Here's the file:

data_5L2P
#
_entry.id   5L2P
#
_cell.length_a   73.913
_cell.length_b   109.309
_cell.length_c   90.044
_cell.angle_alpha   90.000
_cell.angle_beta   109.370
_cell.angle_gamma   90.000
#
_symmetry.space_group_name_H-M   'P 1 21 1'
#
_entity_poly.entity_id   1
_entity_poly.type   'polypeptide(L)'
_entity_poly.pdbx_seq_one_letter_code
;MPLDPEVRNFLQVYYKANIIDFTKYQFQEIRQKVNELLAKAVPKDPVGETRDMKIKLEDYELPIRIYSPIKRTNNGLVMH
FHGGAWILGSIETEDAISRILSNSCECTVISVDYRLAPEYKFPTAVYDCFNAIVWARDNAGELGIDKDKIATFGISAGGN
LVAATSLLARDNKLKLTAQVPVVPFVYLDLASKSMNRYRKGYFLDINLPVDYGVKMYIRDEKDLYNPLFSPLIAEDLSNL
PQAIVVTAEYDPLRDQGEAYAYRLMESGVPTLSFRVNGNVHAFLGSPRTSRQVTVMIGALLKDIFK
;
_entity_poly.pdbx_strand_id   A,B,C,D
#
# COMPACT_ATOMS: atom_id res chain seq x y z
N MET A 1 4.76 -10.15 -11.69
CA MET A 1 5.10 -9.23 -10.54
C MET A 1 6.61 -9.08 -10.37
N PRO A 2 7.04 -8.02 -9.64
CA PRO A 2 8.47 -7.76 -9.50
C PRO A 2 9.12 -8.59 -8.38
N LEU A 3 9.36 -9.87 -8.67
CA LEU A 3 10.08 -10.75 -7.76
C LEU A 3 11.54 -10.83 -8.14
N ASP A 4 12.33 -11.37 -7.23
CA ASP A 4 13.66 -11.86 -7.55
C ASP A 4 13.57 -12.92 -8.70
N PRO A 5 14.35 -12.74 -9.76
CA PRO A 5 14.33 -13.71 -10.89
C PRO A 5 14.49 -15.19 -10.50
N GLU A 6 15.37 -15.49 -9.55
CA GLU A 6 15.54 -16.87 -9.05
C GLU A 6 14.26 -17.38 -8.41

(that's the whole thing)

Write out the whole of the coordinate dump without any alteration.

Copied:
data_5L2P
#
_entry.id   5L2P
#
_cell.length_a   73.913
_cell.length_b   109.309
_cell.length_c   90.044
_cell.angle_alpha   90.000
_cell.angle_beta   109.370
_cell.angle_gamma   90.000
#
_symmetry.space_group_name_H-M   'P 1 21 1'
#
_entity_poly.entity_id   1
_entity_poly.type   'polypeptide(L)'
_entity_poly.pdbx_seq_one_letter_code
;MPLDPEVRNFLQVYYKANIIDFTKYQFQEIRQKVNELLAKAVPKDPVGETRDMKIKLEDYELPIRIYSPIKRTNNGLVMH
FHGGAWILGSIETEDAISRILSNSCECTVISVDYRLAPEYKFPTAVYDCFNAIVWARDNAGELGIDKDKIATFGISAGGN
LVAATSLLARDNKLKLTAQVPVVPFVYLDLASKSMNRYRKGYFLDINLPVDYGVKMYIRDEKDLYNPLFSPLIAEDLSNL
PQAIVVTAEYDPLRDQGEAYAYRLMESGVPTLSFRVNGNVHAFLGSPRTSRQVTVMIGALLKDIFK
;
_entity_poly.pdbx_strand_id   A,B,C,D
#
# COMPACT_ATOMS: atom_id res chain seq x y z
N MET A 1 4.76 -10.15 -11.69
CA MET A 1 5.10 -9.23 -10.54
C MET A 1 6.61 -9.08 -10.37
N PRO A 2 7.04 -8.02 -9.64
CA PRO A 2 8.47 -7.76 -9.50
C PRO A 2 9.12 -8.59 -8.38
N LEU A 3 9.36 -9.87 -8.67
CA LEU A 3 10.08 -10.75 -7.76
C LEU A 3 11.54 -10.83 -8.14
N ASP A 4 12.33 -11.37 -7.23
CA ASP A 4 13.66 -11.86 -7.55
C ASP A 4 13.57 -12.92 -8.70
N PRO A 5 14.35 -12.74 -9.76
CA PRO A 5 14.33 -13.71 -10.89
C PRO A 5 14.49 -15.19 -10.50
N GLU A 6 15.37 -15.49 -9.55
CA GLU A 6 15.54 -16.87 -9.05
C GLU A 6 14.26 -17.38 -8.41